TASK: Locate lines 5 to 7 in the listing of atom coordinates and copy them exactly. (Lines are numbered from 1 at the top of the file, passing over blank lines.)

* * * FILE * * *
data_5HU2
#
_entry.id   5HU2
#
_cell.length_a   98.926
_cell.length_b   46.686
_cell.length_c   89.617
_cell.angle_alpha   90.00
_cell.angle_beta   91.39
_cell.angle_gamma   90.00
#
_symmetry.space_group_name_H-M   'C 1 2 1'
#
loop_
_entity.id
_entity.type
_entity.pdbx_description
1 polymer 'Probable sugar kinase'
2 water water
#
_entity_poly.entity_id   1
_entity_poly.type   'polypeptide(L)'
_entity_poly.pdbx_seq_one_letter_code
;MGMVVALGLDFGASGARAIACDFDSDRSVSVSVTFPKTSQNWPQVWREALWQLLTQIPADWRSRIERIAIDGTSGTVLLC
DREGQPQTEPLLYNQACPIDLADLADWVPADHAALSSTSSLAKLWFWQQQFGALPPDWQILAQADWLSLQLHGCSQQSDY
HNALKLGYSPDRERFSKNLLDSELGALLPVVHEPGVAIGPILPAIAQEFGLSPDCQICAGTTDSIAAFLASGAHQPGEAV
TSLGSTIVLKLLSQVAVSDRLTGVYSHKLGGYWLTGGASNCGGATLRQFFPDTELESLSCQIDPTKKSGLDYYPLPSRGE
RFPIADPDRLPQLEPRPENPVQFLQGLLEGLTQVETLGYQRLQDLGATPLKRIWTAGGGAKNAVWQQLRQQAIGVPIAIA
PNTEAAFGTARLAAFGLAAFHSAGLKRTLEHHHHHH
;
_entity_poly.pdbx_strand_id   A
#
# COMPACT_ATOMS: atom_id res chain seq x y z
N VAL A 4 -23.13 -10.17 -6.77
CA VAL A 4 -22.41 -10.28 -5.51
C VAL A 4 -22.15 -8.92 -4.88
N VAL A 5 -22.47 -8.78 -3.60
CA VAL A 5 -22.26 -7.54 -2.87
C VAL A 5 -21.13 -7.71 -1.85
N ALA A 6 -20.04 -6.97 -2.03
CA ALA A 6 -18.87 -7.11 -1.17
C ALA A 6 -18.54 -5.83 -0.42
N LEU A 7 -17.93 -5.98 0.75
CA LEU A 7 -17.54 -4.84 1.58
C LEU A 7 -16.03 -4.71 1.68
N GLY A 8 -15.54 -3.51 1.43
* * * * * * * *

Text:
_cell.length_a   98.926
_cell.length_b   46.686
_cell.length_c   89.617